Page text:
“Why not, madam, why not?”
“Because if Victoria Island were in an eddy, it would have veered round to a certain extent, and our position with regard to the cardinal points would have changed in the last three months, which is certainly not the case.”
“You are right, madam, you are quite right. The only explanation I can think of is, that there is some other current, not marked on our map. Oh, that to morrow were here that I might find out our longitude; really this uncertainty is terrible!”
“To-morrow will come,” observed Madge.
There was nothing to do but to wait. The party therefore separated, all returning to their ordinary occupations. Sergeant Long informed his comrades that the departure for Fort Reliance, fixed for the next day, was put off. He gave as reasons that the season was too far advanced to get to the southern factory before the great cold set in, that the astronomer was anxious to complete his meteorological observations, and would therefore submit to another winter in the north, that game was so plentiful provisions from Fort Reliance were not needed. &c., &c. But about all these matters the brave fellows cared little.
Lieutenant Hobson ordered his men to spare the furred animals in future, and only to kill edible game, so as to lay up fresh stores for the coming winter; he also forbade them to go more than two miles from the fort, not wishing Marbre and Sabine to come suddenly upon a sea-horizon, where the isthmus connecting the peninsula of Victoria with the mainland was visible a few months before. The disappearance of the neck of land would inevitably have betrayed everything.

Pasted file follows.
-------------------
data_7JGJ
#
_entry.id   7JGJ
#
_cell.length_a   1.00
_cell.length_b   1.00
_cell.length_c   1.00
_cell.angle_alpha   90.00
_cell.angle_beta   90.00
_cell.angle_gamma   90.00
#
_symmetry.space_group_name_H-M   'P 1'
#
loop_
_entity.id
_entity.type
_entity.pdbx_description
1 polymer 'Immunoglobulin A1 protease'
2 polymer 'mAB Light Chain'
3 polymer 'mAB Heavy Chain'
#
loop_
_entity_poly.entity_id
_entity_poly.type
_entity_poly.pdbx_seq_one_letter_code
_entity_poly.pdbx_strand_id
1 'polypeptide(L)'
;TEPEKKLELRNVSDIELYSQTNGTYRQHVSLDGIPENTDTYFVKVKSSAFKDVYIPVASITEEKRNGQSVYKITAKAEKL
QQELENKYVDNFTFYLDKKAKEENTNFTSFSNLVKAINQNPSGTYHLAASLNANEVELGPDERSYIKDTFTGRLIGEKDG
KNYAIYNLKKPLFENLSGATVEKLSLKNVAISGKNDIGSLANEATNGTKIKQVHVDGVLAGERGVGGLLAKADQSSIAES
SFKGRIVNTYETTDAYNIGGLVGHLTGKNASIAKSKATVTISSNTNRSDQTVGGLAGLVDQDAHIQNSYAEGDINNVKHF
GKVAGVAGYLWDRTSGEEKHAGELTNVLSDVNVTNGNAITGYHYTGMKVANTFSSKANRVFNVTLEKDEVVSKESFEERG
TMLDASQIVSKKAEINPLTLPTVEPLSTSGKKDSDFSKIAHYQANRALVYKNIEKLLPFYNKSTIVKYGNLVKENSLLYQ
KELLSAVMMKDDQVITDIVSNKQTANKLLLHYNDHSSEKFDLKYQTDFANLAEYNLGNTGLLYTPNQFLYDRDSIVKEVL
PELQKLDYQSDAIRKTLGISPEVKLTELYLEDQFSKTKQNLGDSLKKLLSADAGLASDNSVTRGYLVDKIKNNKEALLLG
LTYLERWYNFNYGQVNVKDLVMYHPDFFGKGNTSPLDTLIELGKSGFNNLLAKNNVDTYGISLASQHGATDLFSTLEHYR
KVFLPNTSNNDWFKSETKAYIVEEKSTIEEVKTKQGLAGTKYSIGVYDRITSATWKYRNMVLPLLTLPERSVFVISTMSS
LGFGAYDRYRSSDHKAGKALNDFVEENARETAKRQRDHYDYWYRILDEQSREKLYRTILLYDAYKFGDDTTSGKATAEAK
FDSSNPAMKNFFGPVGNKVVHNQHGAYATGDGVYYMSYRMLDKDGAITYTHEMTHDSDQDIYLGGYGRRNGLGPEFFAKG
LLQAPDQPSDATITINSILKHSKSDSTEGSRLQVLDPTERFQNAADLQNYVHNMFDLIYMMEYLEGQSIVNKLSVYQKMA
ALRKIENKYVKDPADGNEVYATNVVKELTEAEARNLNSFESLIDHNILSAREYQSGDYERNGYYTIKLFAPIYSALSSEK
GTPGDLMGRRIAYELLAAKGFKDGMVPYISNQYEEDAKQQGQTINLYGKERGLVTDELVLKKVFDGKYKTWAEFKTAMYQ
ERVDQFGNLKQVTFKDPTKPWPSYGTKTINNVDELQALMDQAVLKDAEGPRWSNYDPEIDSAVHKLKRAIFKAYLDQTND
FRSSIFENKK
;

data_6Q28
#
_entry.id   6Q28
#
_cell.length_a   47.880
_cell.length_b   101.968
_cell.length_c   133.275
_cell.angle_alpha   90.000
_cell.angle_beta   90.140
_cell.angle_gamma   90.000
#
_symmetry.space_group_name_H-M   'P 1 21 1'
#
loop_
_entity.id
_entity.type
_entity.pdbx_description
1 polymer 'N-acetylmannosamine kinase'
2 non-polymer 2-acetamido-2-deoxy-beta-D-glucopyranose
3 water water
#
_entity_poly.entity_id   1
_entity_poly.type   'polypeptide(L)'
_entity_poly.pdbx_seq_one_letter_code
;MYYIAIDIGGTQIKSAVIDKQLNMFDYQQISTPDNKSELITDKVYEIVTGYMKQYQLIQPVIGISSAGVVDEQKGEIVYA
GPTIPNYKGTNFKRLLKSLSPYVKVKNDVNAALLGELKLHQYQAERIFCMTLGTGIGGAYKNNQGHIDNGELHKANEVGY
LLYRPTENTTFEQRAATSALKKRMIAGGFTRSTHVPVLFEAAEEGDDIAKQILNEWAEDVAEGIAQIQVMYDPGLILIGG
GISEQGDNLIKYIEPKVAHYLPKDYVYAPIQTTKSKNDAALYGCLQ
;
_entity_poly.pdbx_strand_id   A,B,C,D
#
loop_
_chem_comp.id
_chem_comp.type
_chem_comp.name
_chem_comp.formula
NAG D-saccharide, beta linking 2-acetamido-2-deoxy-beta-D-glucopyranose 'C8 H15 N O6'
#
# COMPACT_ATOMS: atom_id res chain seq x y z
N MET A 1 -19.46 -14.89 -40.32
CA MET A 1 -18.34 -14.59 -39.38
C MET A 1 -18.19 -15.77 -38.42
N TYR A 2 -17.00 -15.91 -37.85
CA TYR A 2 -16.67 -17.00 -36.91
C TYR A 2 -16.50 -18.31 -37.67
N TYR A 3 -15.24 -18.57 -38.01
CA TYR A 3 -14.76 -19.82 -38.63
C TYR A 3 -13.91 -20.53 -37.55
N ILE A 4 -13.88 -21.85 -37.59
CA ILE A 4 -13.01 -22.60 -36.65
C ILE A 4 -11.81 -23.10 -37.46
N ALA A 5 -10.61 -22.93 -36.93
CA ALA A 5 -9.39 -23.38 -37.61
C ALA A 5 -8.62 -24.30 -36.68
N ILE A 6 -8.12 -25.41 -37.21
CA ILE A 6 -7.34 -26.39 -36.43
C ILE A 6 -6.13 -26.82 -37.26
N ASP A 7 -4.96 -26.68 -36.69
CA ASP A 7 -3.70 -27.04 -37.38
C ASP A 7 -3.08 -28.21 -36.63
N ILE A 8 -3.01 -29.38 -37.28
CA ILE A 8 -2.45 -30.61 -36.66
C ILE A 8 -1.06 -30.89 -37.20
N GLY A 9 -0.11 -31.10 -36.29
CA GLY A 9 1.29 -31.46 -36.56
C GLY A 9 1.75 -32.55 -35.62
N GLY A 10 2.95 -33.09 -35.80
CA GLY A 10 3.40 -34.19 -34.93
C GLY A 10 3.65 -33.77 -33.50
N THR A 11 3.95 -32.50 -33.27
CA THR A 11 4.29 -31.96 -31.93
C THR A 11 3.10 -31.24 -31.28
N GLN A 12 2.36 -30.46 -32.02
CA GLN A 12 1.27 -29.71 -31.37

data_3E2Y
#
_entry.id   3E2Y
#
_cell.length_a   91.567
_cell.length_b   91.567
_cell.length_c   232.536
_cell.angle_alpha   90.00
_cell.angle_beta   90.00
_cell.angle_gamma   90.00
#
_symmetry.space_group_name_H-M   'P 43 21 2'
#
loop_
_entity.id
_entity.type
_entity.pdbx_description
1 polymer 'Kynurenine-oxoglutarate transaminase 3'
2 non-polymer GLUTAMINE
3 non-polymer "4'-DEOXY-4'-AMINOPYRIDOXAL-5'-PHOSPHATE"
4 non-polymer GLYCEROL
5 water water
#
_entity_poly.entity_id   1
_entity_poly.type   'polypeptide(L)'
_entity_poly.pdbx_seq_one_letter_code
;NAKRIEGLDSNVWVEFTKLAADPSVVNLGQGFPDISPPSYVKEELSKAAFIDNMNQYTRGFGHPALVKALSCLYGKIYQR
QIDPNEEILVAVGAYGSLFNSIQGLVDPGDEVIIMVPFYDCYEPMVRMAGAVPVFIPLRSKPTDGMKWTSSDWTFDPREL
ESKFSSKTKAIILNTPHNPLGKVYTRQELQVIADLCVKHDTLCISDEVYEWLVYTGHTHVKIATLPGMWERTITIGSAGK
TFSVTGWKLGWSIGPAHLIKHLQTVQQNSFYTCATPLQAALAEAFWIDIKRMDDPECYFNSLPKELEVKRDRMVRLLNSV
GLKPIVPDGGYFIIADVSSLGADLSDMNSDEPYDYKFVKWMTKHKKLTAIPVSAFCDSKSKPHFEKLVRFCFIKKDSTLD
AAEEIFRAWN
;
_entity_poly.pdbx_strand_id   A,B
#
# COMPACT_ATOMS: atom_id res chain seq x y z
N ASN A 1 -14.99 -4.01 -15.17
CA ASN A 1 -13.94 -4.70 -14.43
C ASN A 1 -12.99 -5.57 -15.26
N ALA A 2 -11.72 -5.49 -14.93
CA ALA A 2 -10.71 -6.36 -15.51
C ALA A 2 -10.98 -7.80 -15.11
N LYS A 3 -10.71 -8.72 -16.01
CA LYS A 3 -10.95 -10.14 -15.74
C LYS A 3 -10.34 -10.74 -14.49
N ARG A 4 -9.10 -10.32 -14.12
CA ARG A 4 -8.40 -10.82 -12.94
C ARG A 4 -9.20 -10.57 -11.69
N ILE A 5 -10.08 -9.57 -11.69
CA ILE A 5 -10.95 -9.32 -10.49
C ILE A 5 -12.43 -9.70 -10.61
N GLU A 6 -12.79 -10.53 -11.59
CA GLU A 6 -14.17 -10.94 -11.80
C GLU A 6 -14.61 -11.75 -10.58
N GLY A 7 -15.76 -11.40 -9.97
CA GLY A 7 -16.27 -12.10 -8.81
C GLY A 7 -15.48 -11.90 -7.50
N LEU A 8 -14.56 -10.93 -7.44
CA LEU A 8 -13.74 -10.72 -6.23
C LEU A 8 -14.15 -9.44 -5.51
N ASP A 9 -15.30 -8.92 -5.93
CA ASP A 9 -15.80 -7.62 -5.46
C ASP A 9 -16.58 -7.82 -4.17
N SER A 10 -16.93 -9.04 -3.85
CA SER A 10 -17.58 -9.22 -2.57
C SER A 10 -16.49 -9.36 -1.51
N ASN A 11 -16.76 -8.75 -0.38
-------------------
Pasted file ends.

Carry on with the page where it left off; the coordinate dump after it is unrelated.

The day appeared endless to Lieutenant Hobson. Again and again he returned to Cape Bathurst either alone, or accompanied by Mrs Barnett. The latter, inured to danger, showed no fear; she even joked the Lieutenant about his floating island being perhaps, after all, the proper conveyance for going to the North Pole. “With a favourable current might they not reach that hitherto inaccessible point of the globe?”
Lieutenant Hobson shook his head as he listened to his companion’s fancy, and kept his eyes fixed upon the horizon, hoping to catch a glimpse of some land, no matter what, in the distance. But no, sea and sky met in an absolutely unbroken circular line, confirming Hobson’s opinion that Victoria Island was drifting to the west rather than in any other direction.
“Lieutenant,” at last said Mrs Barnett, “don’t you mean to make a tour of our island as soon as possible?”
“Yes, madam, of course; as soon as I have taken our bearings, I mean to ascertain the form and extent of our dominions. It seems, however, that the fracture was made at the isthmus itself, so that the whole peninsula has become an island.”
“A strange destiny is ours, Lieutenant,” said Mrs Barnett. “Others return from their travels to add new districts to geographical maps, but we shall have to efface the supposed peninsula of Victoria!”
The next day, July 18th, the sky was very clear, and at ten o’clock in the morning Hobson obtained a satisfactory altitude of the sun, and, comparing it with that of the observation of the day before, he ascertained exactly the longitude in which they were.
The island was then in 157° 37’ longitude west from Greenwich.
The latitude obtained the day before at noon almost immediately after the eclipse was, as we know, 73° 7’ 20” north.
The spot was looked out on the map in the presence of Mrs Barnett and Sergeant Long.
It was indeed a most anxious moment, and the following result was arrived at.
The wandering island was moving in a westerly direction, borne along by a current unmarked on the chart, and unknown to hydrographers, which was evidently carrying it towards Behring Strait. All the dangers foreseen by Hobson were then imminent, if Victoria Island did not again touch the mainland before the winter.
“But how far are we from the American continent? that is the most important point just at present,” said Mrs Barnett.
Hobson took his compasses, and carefully measured the narrowest part of the sea between the coast and the seventieth parallel.